Zero and the ampersand

Art and Industry magazine leaflet 1950
After a good breakfast I popped down to the ephemera fair this weekend. They are held regularly in hotels (various) up Bloomsbury way in London town. The breakfast is necessary because you need a strong stomach to stand next to a particular breed of unwashed men you get at collectors fairs. They are stale and unprepossessing, these men. They shoulder you to one side. On the hunt for very specific things (Have you got anything on vaccinations..?) and unwilling to let anyone get in their (sweaty) way.

Ephemera is a funny thing, I admit it. But really, all collecting is a funny thing. As a generalist I confuse the stall holders at these fairs. I just like looking at things. I like to be left alone to just paw through boxes and files.

It’s a cheap activity if you like what I like. From 50p to a few pounds, most of it. This here advertising leaflet is a super bit of graphic design by Hans Schleger, more often known under his nom de plume Zero. The leaflet announces that in January 1950 the magazine will return to it’s pre-wartime paper rationing size of 10 x 7 1/2 inches.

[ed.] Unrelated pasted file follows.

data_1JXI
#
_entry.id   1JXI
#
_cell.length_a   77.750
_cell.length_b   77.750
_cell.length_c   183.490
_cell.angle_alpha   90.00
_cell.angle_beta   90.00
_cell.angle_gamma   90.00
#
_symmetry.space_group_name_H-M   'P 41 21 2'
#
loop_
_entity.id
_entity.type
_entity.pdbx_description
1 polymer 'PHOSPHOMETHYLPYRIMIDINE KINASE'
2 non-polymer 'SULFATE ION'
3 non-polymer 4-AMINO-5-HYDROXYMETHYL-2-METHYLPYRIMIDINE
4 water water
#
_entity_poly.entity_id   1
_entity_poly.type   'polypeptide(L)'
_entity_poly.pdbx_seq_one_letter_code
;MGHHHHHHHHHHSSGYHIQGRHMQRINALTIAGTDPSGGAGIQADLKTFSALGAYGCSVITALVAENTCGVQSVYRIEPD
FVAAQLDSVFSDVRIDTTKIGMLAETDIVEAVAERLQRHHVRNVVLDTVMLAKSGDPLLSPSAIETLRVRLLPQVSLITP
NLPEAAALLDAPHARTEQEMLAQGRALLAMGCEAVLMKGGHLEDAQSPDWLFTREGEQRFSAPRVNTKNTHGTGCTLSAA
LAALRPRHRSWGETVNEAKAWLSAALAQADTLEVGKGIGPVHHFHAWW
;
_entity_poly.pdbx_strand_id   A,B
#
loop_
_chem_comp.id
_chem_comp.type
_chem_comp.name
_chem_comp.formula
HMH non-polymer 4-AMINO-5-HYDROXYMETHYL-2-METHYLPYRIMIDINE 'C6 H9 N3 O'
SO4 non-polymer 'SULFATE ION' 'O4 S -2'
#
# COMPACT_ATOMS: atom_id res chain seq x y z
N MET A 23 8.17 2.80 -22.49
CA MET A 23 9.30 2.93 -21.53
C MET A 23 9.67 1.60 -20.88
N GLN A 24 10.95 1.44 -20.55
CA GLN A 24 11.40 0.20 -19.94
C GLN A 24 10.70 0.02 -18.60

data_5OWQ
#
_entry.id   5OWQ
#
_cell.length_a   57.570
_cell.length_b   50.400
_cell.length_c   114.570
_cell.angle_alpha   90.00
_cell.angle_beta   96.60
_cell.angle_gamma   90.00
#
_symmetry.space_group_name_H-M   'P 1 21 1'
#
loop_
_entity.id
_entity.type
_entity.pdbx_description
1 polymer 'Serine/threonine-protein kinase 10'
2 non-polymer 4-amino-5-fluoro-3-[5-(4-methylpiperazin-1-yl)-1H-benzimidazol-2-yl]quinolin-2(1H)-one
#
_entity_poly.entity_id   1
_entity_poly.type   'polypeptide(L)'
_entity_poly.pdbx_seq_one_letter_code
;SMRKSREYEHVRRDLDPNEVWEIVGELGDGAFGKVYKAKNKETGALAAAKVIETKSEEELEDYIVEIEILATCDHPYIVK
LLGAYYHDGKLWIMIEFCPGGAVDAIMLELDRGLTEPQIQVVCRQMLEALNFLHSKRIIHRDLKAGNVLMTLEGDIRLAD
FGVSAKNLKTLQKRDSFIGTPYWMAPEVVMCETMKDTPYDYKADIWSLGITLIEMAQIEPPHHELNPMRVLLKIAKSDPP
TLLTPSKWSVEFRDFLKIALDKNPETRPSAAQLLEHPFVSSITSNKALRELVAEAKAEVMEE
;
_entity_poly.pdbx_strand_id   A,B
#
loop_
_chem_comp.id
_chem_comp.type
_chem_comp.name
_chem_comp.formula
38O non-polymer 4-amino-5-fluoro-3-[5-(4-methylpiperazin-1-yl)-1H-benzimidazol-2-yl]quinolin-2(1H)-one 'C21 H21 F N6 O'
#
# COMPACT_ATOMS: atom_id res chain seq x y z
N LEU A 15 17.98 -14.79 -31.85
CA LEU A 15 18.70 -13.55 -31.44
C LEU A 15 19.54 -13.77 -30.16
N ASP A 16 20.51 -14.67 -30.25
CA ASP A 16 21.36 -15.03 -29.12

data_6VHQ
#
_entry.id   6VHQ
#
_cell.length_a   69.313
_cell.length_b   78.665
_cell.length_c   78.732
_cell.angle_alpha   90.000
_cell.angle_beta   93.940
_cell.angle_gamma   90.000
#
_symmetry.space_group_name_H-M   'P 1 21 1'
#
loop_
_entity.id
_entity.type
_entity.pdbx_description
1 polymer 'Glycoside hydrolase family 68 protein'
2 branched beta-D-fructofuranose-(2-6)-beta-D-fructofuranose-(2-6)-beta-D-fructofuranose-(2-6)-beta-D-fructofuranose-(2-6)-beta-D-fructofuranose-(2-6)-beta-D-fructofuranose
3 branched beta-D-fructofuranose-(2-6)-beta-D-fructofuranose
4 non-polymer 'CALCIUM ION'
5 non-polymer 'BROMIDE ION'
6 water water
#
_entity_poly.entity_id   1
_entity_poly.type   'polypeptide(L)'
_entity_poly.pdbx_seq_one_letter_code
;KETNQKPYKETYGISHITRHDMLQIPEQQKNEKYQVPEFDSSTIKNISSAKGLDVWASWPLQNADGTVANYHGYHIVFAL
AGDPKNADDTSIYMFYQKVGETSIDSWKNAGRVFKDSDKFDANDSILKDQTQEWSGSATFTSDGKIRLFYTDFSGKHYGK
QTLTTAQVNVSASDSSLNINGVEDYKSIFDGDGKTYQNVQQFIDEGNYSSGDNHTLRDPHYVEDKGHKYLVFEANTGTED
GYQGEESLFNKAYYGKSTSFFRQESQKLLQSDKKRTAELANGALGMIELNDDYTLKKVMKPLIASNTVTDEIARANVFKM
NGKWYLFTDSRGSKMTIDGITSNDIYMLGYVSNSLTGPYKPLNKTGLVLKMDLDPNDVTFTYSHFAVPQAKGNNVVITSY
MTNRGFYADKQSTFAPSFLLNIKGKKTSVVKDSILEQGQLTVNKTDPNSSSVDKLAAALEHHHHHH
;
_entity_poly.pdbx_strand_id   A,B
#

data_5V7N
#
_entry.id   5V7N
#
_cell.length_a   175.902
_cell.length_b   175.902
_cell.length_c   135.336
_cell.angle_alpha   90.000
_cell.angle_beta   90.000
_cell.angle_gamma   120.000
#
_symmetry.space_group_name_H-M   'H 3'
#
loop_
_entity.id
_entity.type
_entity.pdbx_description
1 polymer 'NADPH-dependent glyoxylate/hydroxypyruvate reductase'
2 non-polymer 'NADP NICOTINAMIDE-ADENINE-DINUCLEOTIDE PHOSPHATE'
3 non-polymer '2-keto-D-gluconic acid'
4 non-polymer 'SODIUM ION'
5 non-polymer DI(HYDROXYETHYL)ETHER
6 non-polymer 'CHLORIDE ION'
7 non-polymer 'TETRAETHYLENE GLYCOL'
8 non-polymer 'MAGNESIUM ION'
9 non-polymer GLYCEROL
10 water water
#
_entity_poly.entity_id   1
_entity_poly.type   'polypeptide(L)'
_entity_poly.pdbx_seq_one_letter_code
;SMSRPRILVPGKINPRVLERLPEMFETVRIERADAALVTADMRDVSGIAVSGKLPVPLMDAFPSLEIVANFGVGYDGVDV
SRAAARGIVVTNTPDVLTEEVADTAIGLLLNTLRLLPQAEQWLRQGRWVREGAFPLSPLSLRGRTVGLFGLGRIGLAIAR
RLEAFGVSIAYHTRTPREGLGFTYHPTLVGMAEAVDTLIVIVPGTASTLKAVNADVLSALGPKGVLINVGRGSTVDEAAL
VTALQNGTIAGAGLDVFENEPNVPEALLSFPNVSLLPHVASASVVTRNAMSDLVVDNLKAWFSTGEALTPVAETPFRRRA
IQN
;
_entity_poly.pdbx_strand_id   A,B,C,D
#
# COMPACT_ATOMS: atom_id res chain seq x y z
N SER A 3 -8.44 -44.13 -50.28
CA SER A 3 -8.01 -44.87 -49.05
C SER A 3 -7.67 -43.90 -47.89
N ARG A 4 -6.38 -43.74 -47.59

It cost me £2, beaten down from £3! And to some that might sound like a lot of pence for an old bit of paper. I couldn’t remember who designed the logo. But that’s half the fun – looking up things when you get home. I have a few issues of Art & Industry magazine from the 1940s. So in my ‘once a curator always a curator’ head, this lives with those.


shelf appeal

I refer to the specific world of ephemera, in which I am a generalist. Not so very generally general, I agree.

shelf appeal

Be warned it is a dark road that ends in ephemera fairs and piles of tatty old paper in your home.


Love your blog, I just found it. I’m an ephemera collector and a generalist too. Live in the US. Ephemera fairs are heaven.


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